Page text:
Service Proposes Expansion of Hunting and Fishing Opportunities on National Wildlife Refuges
Hunting and Sport Fishing Expansion Proposed for Atchafalaya, Black Bayou Lake and Waccamaw National Wildlife Refuges in the Southeast


July 13, 2016

Two shotguns emerge from a duck blind at Clarks River National Wildlife Refuge.
Two hunters at Clarks River National Wildlife Refuge. Photo: Michael Johnson, USFWS.

The value to Americans provided by national wildlife refuges was highlighted today when U.S. Fish and Wildlife Service Director Dan Ashe announced the agency is proposing to expand hunting and fishing opportunities at 13 national wildlife refuges across the United States. This includes migratory bird, upland game, big game hunting and sport fishing.

Hunting for elk is proposed for the first time in designated areas of Baca National Wildlife Refuge in Colorado, as well as in expanded areas of Alamosa National Wildlife Refuge and Monte Vista National Wildlife Refuge, both in Colorado.

The proposed rule also includes opening sport fishing of state-regulated species for the first time at Lake Andes National Wildlife Refuge in South Dakota, and expanding areas available for sport fishing at Patoka River National Wildlife Refuge in Indiana. In addition, the proposal modifies existing refuge-specific regulations on more than 70 additional refuges and wetland management districts throughout the National Wildlife Refuge System.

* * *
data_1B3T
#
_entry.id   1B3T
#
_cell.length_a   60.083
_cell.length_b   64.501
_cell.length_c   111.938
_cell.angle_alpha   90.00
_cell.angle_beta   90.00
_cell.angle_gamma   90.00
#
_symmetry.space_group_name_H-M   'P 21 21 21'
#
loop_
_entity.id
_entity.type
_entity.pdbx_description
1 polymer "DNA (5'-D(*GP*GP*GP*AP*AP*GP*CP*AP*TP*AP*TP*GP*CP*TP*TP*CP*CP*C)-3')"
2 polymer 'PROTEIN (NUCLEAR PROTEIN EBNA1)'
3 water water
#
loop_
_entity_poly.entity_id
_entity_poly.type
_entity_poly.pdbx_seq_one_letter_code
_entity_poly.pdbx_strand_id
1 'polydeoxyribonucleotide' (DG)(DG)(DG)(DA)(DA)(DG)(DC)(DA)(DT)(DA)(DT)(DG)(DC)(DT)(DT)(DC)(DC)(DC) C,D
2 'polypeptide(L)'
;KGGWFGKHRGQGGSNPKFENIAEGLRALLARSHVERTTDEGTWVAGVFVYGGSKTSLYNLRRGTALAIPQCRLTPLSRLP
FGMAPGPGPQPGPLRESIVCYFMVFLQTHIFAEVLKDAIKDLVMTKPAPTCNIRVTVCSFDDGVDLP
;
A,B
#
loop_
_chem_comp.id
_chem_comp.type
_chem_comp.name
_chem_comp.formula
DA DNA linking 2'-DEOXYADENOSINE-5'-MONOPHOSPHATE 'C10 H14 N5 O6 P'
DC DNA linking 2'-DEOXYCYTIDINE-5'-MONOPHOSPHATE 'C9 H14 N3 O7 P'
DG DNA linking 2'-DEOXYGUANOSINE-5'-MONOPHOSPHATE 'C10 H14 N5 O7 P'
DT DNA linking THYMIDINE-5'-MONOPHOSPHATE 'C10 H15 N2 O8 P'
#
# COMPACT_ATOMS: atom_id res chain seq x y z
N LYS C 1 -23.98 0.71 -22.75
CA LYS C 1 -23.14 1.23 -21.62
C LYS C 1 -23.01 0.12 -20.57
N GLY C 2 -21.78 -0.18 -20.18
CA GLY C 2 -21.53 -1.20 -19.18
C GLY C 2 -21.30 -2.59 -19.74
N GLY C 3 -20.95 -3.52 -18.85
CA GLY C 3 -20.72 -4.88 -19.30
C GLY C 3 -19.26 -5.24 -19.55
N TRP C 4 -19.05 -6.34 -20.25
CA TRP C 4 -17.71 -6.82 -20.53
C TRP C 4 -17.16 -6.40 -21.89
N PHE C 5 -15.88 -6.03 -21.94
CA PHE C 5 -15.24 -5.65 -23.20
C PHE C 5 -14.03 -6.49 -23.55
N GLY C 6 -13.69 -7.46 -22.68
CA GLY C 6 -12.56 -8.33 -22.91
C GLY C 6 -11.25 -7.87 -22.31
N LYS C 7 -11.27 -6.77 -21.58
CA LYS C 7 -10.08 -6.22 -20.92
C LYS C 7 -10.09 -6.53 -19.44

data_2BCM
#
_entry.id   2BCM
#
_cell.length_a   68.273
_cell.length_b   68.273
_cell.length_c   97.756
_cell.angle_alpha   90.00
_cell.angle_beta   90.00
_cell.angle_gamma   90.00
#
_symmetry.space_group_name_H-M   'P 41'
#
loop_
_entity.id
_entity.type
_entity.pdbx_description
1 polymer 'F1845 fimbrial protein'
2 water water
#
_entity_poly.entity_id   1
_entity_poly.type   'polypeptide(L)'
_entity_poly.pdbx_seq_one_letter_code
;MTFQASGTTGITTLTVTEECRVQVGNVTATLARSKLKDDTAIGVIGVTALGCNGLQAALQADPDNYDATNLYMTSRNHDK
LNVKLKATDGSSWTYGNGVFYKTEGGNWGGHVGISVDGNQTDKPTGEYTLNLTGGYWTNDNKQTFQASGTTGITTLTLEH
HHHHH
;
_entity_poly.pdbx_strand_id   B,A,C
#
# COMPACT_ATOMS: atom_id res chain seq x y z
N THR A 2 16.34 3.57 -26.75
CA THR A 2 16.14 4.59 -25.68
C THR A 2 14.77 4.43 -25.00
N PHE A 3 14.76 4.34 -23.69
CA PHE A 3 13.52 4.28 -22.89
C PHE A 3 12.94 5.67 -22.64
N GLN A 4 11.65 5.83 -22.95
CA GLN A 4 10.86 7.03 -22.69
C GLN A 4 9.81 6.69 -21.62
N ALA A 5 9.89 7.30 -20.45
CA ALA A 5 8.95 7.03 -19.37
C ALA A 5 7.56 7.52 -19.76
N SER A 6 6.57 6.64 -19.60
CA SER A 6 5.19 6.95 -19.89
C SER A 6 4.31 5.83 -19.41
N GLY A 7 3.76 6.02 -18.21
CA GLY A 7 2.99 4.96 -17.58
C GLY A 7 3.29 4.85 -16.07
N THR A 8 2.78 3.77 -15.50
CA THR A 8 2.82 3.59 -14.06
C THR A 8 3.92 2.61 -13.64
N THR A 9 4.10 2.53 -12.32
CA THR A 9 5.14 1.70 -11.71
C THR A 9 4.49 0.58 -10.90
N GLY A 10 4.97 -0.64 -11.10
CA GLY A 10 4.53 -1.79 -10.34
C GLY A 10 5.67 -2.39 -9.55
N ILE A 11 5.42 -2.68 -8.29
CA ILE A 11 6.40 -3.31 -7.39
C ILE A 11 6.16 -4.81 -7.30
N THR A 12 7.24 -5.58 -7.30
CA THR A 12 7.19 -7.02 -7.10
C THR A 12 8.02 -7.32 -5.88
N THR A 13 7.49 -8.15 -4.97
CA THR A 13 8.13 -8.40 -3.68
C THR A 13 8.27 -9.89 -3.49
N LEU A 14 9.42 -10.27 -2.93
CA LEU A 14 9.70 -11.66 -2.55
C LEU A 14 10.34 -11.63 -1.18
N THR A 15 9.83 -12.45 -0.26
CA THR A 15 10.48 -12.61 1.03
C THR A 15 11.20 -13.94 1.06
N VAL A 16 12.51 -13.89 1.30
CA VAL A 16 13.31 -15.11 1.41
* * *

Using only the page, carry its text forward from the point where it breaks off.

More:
Reward Increased in Tennessee Bald Eagle Shooting Death
$7,500 for Information Leading to a Conviction


June 6, 2016

A bald eagle standing on a post
Bald eagle. Photo: USFWS

The Humane Society of the United States and Humane Society Wildlife Land Trust are adding a reward of up to $5,000 for information leading to the identification, arrest and conviction of the person or persons responsible for the shooting of a bald eagle found in Hamilton County, Tennessee. This reward comes following a $2,500 reward offered by the U.S. Fish and Wildlife Service, which continues to investigate the case with the Tennessee Wildlife Resources Agency. Previous reward offerings have been unsuccessful in generating any leads.

The Case: On March 9, Tennessee Wildlife Resources Agency officers discovered a bald eagle in the Lost Lake Subdivision area of Hamilton County. Investigators believe the eagle was shot sometime between March 1 and March 9.

Bald eagles are protected by the U.S. Migratory Bird Treaty Act and the Bald and Golden Eagle Protection Act. Penalties for violation of these laws include civil penalties, criminal penalties and/or prison.

“This senseless shooting and the blatant disregard for the survival of our national icon is appalling,” said Eric Swafford, Tennessee state director for The Humane Society of the United States. “We are grateful to the U.S. Fish and Wildlife Service and the Tennessee Wildlife Resources Agency for their diligent efforts to bring the offender to justice.”



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Last updated: August 22, 2016